New Jersey Gov. Chris Christie vowed Sunday to eliminate legalized marijuana in states like Colorado and Washington if he’s elected president. The Republican governor, speaking on CBS’ “Face the Nation,” said his administration would use federal rules that outlaw marijuana to clamp down on states that legalized recreational pot use. “Yes sir,” Christie told host John Dickerson when asked whether he’d go after Colorado and Washington. “If you were president would you return the federal prosecutions in the states of Colorado, Washington states?” Dickerson asked. “Yes,” Christie said. “So, if somebody’s enjoying that now in their state, if you’re president, that’s getting turned off?” Dickerson continued. “Correct,” Christie responded. Christie has been an outspoken critic of legalized marijuana. He says it’s a gateway drug. “I think there’s probably a lot of people in Colorado who are not too thrilled with what’s going on there right now,” Christie said.
A circuit judge has ruled that Missouri’s so-called “Right to Farm” amendment doesn’t allow farming pot. Attorney Dan Viets filed a motion to dismiss felony charges against a couple who grew marijuana to treat glaucoma based on their rights under the Right to Farm amendment to the Missouri Constitution, which won voter approval in August by a thin margin. The amendment states, in part, that “the right of farmers and ranchers to engage in farming and ranching practices shall be forever guaranteed in this state.” Viets argued the language is broad, but Circuit Judge James Journey wasn’t swayed. “There is nothing in the Right to Farm amendment that would prohibit the state from enacting or enforcing laws regarding possession or production of controlled substances,” Journey wrote in a June 2 judgment denying Viets’ motion to dismiss.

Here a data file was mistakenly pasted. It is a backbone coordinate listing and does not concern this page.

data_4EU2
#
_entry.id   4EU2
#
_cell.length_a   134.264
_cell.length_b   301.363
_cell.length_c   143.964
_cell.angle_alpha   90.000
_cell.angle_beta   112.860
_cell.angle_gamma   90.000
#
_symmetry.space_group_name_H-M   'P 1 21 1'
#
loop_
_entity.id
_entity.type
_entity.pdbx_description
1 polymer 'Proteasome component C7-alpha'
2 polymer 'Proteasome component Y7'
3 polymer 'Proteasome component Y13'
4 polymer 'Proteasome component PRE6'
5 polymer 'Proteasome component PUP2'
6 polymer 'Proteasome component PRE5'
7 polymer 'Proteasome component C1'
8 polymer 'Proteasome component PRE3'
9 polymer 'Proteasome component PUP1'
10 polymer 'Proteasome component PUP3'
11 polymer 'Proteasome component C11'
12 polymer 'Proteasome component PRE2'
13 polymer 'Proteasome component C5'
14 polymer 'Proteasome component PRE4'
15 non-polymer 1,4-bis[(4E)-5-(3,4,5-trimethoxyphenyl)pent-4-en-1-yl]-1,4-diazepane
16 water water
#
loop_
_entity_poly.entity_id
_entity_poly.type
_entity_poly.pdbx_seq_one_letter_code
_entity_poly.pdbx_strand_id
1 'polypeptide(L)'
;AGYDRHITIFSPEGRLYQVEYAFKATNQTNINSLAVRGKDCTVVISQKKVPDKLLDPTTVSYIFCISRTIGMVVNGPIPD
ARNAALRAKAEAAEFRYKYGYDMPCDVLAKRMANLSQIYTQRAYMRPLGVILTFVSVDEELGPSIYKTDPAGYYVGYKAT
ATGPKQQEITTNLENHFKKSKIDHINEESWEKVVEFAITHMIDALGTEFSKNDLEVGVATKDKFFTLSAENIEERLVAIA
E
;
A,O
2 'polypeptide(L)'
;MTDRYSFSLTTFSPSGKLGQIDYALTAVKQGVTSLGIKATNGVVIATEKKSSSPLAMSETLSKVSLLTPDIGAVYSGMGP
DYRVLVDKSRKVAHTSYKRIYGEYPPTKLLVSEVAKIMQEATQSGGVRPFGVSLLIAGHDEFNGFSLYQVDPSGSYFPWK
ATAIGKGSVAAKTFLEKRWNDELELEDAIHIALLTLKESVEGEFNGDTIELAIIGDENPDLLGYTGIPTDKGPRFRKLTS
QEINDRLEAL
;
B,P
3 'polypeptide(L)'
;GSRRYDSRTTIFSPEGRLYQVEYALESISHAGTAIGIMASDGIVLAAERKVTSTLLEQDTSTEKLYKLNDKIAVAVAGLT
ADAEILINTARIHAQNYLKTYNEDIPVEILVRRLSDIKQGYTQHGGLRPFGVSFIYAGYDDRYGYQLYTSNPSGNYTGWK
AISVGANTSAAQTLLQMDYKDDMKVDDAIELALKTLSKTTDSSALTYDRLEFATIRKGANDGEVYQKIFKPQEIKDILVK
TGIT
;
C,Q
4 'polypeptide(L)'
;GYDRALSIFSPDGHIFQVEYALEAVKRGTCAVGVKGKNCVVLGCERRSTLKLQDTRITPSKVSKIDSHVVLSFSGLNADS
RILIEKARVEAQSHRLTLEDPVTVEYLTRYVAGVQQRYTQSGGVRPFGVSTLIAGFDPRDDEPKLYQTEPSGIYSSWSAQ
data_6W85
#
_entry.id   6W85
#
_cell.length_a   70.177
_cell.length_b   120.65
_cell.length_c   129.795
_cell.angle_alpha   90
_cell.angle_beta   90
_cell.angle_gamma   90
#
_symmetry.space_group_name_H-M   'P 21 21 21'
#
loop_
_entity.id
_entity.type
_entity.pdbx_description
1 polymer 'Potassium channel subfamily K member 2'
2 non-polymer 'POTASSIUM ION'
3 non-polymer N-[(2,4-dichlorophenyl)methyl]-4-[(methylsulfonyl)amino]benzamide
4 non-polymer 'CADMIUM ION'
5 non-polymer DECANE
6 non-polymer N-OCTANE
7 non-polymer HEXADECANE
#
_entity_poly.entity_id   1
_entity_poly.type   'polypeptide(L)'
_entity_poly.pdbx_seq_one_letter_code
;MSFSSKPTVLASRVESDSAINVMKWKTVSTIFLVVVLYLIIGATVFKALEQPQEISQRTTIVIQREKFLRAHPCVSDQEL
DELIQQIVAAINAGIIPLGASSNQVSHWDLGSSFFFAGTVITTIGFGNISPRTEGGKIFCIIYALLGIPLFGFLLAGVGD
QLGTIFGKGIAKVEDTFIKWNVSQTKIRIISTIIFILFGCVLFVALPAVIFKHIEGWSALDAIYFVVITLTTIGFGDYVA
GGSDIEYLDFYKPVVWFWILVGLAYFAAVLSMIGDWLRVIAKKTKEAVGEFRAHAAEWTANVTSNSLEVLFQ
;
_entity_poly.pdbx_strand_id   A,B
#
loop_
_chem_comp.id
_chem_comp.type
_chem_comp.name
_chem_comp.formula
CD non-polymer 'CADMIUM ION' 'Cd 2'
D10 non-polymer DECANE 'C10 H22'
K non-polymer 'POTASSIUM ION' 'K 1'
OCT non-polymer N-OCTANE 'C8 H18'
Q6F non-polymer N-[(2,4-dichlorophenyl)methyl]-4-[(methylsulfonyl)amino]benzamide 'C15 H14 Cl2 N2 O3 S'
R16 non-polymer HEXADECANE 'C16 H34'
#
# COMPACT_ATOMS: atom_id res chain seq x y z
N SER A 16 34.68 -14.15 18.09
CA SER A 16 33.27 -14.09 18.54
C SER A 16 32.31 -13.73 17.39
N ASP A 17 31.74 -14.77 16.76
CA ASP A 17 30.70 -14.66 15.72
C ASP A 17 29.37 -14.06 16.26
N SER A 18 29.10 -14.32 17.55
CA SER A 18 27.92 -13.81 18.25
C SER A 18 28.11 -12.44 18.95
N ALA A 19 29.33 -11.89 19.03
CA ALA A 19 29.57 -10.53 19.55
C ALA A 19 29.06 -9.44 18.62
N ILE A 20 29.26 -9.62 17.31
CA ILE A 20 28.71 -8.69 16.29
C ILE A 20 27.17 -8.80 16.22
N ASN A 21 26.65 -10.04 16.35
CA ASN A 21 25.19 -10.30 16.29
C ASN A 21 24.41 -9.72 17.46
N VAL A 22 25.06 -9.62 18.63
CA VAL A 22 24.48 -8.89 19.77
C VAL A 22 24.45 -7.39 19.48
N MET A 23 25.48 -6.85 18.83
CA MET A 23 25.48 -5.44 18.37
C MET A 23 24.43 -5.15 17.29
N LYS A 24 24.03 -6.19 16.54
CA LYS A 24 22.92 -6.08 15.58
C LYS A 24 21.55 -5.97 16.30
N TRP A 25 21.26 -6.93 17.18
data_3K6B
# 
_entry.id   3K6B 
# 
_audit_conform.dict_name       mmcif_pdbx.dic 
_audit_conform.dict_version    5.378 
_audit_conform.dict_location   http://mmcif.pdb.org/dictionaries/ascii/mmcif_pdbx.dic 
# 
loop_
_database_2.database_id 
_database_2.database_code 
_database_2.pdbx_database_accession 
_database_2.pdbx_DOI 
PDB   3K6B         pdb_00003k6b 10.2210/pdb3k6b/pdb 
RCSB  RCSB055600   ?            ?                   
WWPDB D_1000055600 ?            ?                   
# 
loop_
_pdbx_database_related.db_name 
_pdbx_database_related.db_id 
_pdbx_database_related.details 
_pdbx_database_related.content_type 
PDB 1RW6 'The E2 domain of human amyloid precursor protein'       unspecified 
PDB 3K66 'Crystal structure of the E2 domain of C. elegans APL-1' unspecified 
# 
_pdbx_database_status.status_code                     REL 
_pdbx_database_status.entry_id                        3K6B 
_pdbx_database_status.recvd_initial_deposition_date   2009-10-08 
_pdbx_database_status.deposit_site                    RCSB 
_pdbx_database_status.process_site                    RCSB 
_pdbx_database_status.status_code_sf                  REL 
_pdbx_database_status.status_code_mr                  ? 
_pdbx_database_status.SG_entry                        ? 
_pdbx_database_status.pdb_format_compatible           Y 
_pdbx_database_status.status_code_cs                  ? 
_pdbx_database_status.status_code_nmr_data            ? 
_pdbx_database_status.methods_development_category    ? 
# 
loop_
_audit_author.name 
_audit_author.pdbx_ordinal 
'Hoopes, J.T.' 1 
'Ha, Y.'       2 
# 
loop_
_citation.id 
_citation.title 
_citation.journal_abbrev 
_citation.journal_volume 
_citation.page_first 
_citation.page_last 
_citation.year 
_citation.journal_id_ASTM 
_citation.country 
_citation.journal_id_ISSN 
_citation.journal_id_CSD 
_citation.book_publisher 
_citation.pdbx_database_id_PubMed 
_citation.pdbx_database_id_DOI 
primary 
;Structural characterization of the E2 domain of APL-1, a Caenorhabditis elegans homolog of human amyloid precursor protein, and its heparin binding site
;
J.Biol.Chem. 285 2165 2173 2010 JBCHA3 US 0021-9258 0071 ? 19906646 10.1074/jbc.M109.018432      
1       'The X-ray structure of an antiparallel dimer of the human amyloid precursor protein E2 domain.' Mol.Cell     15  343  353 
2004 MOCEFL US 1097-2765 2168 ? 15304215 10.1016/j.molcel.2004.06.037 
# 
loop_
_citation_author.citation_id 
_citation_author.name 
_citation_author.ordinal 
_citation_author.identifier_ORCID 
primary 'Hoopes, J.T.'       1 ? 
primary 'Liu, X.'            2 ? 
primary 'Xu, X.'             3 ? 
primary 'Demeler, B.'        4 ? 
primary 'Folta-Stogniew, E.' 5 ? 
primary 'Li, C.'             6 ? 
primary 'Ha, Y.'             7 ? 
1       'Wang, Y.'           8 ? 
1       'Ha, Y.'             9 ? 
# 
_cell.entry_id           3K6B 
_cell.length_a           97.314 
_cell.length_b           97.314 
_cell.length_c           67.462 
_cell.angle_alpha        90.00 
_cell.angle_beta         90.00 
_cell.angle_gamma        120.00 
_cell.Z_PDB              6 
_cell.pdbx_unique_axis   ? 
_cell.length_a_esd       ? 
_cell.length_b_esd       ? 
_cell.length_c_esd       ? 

United For Care, which last year put a failed constitutional amendment proposal on the November election ballot, expects to begin its main petition push in a matter of weeks to get a new proposal to Florida voters in November 2016. The organization, chaired by Orlando lawyer Morgan, already has a few volunteers pushing petitions. It has resources from the failed 2014 campaign, including thousands of now-experienced, impassioned volunteers, ballot language that already has passed legal muster and Morgan’s checkbook. “We’ll make an announcement at some point here shortly,” said Ben Pollara, the campaign’s manager. “I’m going back and forth with Morgan. But I would expect that to launch sometime in June.” That would put the organization about six months ahead of pace for last year’s initiative. That proposal to legalize marijuana for medical use ended up getting 58 percent of the statewide vote last November, but needed 60 percent to be adopted.
Gov. Bobby Jindal signed a bill Friday (June 5) that lets employers in Louisiana drug test employees’ hair. The window for detection with hair testing is about 90 days, compared to about two or three days with urine tests. House Bill 379, which has now been signed into law, opens up the option for companies to test hair by putting in place the necessary framework to legally drug test hair samples by requiring the College of American Pathologists to provide accreditation for the diagnostic facilities allowed to perform the testing.
Rep. Ted Lieu’s amendment to a fiscal 2016 appropriations bill would cut funding for the Drug Enforcement Agency’s salaries and expenses account from $18 million to $9 million. The account is used to fund the DEA program to eradicate and suppress cannabis. Next year, Lieu will introduce legislation to eliminate the entire program, he said in a news release, noting that the DEA arrested 6,130 people in 2014 for growing marijuana plants.
The number of companies looking to cash in on marijuana is growing, including some with celebrity backers, like Melissa Etheridge. When she was diagnosed with breast cancer in 2004, she said marijuana saved her life. She became an unlikely spokesperson for marijuana legalization, and now she’s an even more unlikely entrepreneur. Etheridge helped create a marijuana-infused wine. Etheridge said the cannabis in her wine is not dangerous in moderation: because it is cold pressed, never heated, it doesn’t have a psychoactive effect. Etheridge’s wine is currently only available to medical marijuana patients in California, where pot is legal for medicinal purposes. But she has a vision for her business growth. “Like any good California wine, I would love for this product to be available in restaurants. I would love to see this available to the general public, you know, wherever you buy your fine wines,” Etheridge said.